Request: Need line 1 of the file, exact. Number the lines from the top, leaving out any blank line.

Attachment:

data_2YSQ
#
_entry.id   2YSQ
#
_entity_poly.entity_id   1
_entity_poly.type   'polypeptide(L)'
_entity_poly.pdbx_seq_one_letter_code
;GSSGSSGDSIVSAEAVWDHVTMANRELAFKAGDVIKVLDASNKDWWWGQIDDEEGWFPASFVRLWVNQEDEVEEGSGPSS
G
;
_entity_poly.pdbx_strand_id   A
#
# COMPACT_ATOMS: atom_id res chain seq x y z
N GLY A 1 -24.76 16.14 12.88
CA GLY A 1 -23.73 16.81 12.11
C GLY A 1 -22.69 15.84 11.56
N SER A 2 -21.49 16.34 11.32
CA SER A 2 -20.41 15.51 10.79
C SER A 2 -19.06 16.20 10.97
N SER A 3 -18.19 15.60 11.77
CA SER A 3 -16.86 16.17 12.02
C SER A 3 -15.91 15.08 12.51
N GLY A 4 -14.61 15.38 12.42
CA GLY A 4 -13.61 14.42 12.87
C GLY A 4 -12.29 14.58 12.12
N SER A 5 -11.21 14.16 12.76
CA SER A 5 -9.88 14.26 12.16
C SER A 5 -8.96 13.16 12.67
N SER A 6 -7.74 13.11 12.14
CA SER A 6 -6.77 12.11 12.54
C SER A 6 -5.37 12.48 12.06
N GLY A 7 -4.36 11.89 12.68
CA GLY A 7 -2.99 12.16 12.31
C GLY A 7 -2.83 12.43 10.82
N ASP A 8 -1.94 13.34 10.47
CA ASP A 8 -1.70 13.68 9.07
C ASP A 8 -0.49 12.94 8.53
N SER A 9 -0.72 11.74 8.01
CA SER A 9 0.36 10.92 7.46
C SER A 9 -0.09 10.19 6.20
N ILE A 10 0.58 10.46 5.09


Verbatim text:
data_2YSQ